deis public comment meeting 5-28-08.ptx
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deis public comment meeting 5-28-08.ptx


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NORTHGATE REVITALIZATION ZONING PROJECT DRAFT ENVIRONMENTAL IMPACT STATEMENT PUBLIC COMMENT MEETING May 28, 2008 7:00 P.M. Northgate Community Center 10510 Fifth Avenue Northeast Seattle, Washington Catherine A. Decker, Court Reporter CCR 1975 Page 21 I N D E X O F S P E A K E R S23 Page4 CAROL CARNAHAN 511535 Corliss No.5 Seattle, Washington 981336 MARY MILLS 611528 Roosevelt Way NE7 Seattle, Washington 981158 RENEE STATON 712516 12th Ave. NE9 Seattle, Washington 9812510 COLLEEN MILLS 9Mullaly Development11SUE GEVING 1012 316 NE 115th13GAIL GAUTESTAD 1214 2117 N. 107thSeattle, Washington 9813315SHAIZA DANJI 1316 2140 No. Northgate WaySeattle, Washington 9813317RICHARD TRUAX 1818 10753 Ashworth Ave. No.19GREG HUNTER 2120 11720 24th Ave. NESeattle, Washington 9812521JOHN ...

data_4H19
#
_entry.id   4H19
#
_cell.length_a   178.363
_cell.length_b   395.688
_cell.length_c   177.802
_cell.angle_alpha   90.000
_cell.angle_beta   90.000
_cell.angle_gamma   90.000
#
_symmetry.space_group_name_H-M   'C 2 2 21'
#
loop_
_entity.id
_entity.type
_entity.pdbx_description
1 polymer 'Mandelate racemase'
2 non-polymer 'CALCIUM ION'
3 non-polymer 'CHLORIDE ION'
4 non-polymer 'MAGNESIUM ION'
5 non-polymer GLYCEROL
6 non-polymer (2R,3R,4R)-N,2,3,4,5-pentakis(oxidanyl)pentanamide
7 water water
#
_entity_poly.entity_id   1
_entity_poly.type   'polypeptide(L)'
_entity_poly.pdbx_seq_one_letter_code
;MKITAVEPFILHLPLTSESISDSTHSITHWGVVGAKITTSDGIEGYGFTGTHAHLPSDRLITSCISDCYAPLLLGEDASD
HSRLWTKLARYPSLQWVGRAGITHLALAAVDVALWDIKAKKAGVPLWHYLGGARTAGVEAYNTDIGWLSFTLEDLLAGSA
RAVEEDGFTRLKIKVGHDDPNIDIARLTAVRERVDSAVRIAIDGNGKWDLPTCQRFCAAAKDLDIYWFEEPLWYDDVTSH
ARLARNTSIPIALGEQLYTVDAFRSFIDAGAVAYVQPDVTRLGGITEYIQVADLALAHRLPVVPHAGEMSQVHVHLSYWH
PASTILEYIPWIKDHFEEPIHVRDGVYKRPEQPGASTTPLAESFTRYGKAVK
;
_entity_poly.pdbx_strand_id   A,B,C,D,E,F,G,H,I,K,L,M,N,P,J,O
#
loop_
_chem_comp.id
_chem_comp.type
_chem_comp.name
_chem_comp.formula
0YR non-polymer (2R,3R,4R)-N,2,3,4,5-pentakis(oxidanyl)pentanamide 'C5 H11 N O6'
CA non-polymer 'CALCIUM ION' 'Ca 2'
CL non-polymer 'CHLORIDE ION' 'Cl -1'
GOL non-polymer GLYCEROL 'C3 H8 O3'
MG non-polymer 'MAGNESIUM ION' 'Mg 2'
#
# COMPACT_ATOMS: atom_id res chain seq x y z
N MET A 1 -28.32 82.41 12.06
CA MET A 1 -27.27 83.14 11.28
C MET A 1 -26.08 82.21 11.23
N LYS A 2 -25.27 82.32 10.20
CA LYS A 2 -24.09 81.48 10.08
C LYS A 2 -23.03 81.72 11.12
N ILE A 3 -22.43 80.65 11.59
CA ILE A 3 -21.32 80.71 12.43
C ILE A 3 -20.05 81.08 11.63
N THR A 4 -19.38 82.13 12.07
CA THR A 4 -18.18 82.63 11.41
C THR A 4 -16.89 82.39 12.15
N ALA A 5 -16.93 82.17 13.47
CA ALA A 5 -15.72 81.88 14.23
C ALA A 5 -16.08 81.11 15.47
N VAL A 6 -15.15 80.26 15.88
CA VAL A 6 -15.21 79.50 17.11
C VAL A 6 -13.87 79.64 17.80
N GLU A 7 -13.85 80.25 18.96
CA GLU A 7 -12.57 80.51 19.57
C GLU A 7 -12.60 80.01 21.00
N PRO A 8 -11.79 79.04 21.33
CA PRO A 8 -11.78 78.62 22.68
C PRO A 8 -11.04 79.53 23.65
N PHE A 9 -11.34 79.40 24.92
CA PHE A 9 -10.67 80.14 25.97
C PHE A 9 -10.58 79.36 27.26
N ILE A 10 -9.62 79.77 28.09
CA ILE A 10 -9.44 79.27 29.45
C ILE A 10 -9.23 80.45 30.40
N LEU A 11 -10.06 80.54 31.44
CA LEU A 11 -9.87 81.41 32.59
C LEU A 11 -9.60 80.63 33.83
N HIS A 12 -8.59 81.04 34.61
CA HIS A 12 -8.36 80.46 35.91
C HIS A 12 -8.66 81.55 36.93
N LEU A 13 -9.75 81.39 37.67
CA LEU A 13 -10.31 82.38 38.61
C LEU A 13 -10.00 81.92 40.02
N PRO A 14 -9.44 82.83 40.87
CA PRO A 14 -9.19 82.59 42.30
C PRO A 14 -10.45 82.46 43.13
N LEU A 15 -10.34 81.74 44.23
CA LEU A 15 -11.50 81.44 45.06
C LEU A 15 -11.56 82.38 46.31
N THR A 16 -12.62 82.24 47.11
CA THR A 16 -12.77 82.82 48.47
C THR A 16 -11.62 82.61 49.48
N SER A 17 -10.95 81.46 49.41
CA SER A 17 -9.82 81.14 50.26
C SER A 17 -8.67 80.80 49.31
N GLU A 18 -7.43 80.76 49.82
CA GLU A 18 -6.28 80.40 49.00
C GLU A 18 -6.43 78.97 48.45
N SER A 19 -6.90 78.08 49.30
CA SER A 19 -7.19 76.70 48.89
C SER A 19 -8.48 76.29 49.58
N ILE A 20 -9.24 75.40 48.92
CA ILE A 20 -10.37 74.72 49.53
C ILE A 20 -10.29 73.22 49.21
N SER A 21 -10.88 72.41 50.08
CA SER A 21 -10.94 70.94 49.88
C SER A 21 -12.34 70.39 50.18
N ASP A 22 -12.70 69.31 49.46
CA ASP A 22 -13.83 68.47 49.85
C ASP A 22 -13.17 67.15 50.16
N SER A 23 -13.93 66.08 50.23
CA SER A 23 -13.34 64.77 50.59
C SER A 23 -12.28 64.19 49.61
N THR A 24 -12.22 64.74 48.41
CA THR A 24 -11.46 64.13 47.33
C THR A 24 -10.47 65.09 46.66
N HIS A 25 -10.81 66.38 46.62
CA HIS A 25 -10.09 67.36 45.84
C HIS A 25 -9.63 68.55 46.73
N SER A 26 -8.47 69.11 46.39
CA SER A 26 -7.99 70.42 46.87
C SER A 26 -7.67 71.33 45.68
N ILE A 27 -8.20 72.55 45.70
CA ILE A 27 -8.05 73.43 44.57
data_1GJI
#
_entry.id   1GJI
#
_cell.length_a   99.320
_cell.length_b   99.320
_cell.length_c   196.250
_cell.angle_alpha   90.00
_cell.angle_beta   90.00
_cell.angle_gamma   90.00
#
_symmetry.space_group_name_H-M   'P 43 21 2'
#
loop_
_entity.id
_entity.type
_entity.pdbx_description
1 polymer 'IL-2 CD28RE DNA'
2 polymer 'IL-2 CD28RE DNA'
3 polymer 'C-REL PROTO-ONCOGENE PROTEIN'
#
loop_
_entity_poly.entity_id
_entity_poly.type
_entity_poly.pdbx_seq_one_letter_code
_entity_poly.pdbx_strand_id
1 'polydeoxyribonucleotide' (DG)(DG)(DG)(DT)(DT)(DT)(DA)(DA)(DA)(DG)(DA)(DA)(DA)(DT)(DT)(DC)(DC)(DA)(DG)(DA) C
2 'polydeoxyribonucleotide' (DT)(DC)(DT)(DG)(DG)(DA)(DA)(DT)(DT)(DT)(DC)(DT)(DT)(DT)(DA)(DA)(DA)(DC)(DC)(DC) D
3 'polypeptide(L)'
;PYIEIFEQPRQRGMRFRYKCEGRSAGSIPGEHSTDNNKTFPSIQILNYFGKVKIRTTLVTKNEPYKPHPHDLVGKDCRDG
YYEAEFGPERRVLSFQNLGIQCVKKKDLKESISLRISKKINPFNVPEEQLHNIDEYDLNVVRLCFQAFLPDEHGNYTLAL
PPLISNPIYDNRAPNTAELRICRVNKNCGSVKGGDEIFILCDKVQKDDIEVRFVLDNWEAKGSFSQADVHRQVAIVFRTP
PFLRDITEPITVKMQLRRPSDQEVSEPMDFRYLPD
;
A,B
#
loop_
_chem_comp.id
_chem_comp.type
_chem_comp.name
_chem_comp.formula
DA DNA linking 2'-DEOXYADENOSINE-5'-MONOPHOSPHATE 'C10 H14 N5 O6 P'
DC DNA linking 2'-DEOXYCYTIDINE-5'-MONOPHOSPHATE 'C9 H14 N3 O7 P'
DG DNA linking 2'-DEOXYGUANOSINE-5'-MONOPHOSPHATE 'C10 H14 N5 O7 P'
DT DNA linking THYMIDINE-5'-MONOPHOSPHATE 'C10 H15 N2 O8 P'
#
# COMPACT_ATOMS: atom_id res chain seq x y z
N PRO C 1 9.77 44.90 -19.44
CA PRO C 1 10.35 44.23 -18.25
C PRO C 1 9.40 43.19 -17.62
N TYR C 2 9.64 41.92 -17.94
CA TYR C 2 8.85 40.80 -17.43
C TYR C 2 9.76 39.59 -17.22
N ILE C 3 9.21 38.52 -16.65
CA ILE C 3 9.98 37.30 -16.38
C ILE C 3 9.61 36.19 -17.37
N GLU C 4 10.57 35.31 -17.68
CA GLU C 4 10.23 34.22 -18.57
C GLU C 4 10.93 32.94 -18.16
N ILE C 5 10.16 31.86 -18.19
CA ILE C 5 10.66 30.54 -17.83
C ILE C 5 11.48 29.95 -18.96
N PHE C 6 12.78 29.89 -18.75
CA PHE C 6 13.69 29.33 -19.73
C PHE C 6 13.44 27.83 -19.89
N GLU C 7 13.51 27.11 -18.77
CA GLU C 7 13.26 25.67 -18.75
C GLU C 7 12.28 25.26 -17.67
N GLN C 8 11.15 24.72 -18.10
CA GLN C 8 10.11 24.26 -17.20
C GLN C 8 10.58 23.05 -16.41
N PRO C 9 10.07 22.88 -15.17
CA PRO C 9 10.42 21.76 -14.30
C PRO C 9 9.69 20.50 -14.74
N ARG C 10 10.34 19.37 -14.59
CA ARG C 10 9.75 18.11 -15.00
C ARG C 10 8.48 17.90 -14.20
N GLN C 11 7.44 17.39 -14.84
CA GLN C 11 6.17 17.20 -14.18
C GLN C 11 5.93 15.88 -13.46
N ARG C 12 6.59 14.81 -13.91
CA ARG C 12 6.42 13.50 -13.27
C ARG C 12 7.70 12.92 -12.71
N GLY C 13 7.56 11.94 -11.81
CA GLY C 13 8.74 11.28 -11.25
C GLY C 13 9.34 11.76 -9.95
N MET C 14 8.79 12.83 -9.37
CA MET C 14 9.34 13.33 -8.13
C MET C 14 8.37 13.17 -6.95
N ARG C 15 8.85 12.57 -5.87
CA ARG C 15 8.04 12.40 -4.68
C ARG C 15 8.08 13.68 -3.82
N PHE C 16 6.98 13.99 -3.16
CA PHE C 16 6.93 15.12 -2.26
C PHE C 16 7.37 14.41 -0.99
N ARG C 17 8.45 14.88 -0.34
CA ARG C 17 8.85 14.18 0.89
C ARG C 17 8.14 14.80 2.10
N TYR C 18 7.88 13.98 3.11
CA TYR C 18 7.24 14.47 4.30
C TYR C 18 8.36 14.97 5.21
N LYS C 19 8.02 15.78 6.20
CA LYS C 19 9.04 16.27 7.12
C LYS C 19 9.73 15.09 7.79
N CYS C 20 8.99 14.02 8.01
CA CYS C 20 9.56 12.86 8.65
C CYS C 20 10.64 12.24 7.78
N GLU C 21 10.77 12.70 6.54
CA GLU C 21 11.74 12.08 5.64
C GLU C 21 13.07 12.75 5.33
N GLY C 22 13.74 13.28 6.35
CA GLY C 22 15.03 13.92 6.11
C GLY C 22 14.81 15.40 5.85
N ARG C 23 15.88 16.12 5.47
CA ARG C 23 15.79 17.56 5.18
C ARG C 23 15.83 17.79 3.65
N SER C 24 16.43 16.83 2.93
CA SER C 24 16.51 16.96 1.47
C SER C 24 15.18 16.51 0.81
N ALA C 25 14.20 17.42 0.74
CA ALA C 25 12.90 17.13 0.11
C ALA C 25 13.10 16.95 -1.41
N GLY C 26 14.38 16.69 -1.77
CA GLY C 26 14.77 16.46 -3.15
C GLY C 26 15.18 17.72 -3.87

Published by
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Language English
 May 28, 2008
 7:00 P.M.
 Northgate Community Center
 10510 Fifth Avenue Northeast
 Seattle, Washington
 Catherine A. Decker, Court Reporter
 CCR 1975
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Page 2  I N D E X O F S P E A K E R S
 Page CAROL CARNAHAN 5 11535 Corliss No. Seattle, Washington 98133 MARY MILLS 6 11528 Roosevelt Way NE Seattle, Washington 98115 RENEE STATON 7 12516 12th Ave. NE Seattle, Washington 98125 COLLEEN MILLS 9 Mullaly Development SUE GEVING 10 316 NE 115th Seattle, Washington 98125 GAIL GAUTESTAD 12 2117 N. 107th Seattle, Washington 98133 SHAIZA DANJI 13 2140 No. Northgate Way Seattle, Washington 98133 RICHARD TRUAX 18 10753 Ashworth Ave. No. Seattle, Washington 98133 GREG HUNTER 21 11720 24th Ave. NE Seattle, Washington 98125 JOHN MULLALY 22 Mullaly Development MELODY MCCUTCHEON 24 1221 2nd Ave. #500 Seattle, Washington 98101
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Page 3 GRACE KIM 26 1720 12th Ave. E. Seattle, Washington 98122 KEVIN WALLACE 28 Developer of 507 Northgate Project SY IFFERT 31 111 W. Highland Dr. #2W Seattle, Washington 98119 BARBARA MAXWELL 32 835 NE 100th St. Seattle, Washington 98133 RYAN MILLER 36 1047 NE 104th Seattle, Washington 98133 GREG GOODWIN 39 2215 No. 107th Seattle, Washington 98133 KEN MEYER 40 1509 No. 143rd St. Seattle, Washington 98133